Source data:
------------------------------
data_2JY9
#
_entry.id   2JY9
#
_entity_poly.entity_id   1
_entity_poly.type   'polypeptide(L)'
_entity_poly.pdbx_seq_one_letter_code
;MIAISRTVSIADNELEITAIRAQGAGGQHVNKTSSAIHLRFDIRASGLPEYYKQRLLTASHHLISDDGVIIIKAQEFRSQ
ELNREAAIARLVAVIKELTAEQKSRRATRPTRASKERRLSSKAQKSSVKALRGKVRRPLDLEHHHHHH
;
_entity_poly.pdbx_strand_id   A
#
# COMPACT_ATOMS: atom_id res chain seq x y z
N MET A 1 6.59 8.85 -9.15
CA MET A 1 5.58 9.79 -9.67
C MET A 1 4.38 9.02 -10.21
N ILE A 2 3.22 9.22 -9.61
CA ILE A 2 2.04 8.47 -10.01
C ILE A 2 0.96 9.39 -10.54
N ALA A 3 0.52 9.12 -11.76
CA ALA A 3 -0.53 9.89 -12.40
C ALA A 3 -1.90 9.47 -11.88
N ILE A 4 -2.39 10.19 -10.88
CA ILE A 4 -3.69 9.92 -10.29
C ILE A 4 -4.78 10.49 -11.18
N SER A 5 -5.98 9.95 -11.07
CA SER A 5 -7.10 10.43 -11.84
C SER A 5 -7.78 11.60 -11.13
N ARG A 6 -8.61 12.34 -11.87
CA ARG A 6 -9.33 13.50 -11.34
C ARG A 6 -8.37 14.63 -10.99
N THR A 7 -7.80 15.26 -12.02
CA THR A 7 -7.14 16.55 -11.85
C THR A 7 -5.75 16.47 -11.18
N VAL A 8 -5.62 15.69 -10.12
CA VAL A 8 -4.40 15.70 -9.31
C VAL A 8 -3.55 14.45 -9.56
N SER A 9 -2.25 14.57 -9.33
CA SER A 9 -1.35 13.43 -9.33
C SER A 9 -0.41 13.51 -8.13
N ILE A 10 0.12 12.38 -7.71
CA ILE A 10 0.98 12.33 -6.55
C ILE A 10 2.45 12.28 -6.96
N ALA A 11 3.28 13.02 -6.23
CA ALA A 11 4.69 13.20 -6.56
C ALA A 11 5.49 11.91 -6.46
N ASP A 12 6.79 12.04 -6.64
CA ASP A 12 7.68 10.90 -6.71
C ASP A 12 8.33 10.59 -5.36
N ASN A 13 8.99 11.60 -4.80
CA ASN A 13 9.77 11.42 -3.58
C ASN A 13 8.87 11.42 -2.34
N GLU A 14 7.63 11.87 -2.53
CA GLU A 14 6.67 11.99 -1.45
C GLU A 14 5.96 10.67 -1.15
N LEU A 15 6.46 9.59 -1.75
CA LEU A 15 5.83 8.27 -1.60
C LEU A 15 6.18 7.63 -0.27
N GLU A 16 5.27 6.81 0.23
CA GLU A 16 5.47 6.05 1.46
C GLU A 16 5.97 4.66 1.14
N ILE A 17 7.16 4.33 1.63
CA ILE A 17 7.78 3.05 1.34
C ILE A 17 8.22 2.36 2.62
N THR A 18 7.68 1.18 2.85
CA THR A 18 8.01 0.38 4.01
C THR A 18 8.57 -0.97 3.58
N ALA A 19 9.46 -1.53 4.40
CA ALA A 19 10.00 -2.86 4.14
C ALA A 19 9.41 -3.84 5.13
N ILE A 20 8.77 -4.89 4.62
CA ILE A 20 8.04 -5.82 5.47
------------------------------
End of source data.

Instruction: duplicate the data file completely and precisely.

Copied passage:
data_2JY9
#
_entry.id   2JY9
#
_entity_poly.entity_id   1
_entity_poly.type   'polypeptide(L)'
_entity_poly.pdbx_seq_one_letter_code
;MIAISRTVSIADNELEITAIRAQGAGGQHVNKTSSAIHLRFDIRASGLPEYYKQRLLTASHHLISDDGVIIIKAQEFRSQ
ELNREAAIARLVAVIKELTAEQKSRRATRPTRASKERRLSSKAQKSSVKALRGKVRRPLDLEHHHHHH
;
_entity_poly.pdbx_strand_id   A
#
# COMPACT_ATOMS: atom_id res chain seq x y z
N MET A 1 6.59 8.85 -9.15
CA MET A 1 5.58 9.79 -9.67
C MET A 1 4.38 9.02 -10.21
N ILE A 2 3.22 9.22 -9.61
CA ILE A 2 2.04 8.47 -10.01
C ILE A 2 0.96 9.39 -10.54
N ALA A 3 0.52 9.12 -11.76
CA ALA A 3 -0.53 9.89 -12.40
C ALA A 3 -1.90 9.47 -11.88
N ILE A 4 -2.39 10.19 -10.88
CA ILE A 4 -3.69 9.92 -10.29
C ILE A 4 -4.78 10.49 -11.18
N SER A 5 -5.98 9.95 -11.07
CA SER A 5 -7.10 10.43 -11.84
C SER A 5 -7.78 11.60 -11.13
N ARG A 6 -8.61 12.34 -11.87
CA ARG A 6 -9.33 13.50 -11.34
C ARG A 6 -8.37 14.63 -10.99
N THR A 7 -7.80 15.26 -12.02
CA THR A 7 -7.14 16.55 -11.85
C THR A 7 -5.75 16.47 -11.18
N VAL A 8 -5.62 15.69 -10.12
CA VAL A 8 -4.40 15.70 -9.31
C VAL A 8 -3.55 14.45 -9.56
N SER A 9 -2.25 14.57 -9.33
CA SER A 9 -1.35 13.43 -9.33
C SER A 9 -0.41 13.51 -8.13
N ILE A 10 0.12 12.38 -7.71
CA ILE A 10 0.98 12.33 -6.55
C ILE A 10 2.45 12.28 -6.96
N ALA A 11 3.28 13.02 -6.23
CA ALA A 11 4.69 13.20 -6.56
C ALA A 11 5.49 11.91 -6.46
N ASP A 12 6.79 12.04 -6.64
CA ASP A 12 7.68 10.90 -6.71
C ASP A 12 8.33 10.59 -5.36
N ASN A 13 8.99 11.60 -4.80
CA ASN A 13 9.77 11.42 -3.58
C ASN A 13 8.87 11.42 -2.34
N GLU A 14 7.63 11.87 -2.53
CA GLU A 14 6.67 11.99 -1.45
C GLU A 14 5.96 10.67 -1.15
N LEU A 15 6.46 9.59 -1.75
CA LEU A 15 5.83 8.27 -1.60
C LEU A 15 6.18 7.63 -0.27
N GLU A 16 5.27 6.81 0.23
CA GLU A 16 5.47 6.05 1.46
C GLU A 16 5.97 4.66 1.14
N ILE A 17 7.16 4.33 1.63
CA ILE A 17 7.78 3.05 1.34
C ILE A 17 8.22 2.36 2.62
N THR A 18 7.68 1.18 2.85
CA THR A 18 8.01 0.38 4.01
C THR A 18 8.57 -0.97 3.58
N ALA A 19 9.46 -1.53 4.40
CA ALA A 19 10.00 -2.86 4.14
C ALA A 19 9.41 -3.84 5.13
N ILE A 20 8.77 -4.89 4.62
CA ILE A 20 8.04 -5.82 5.47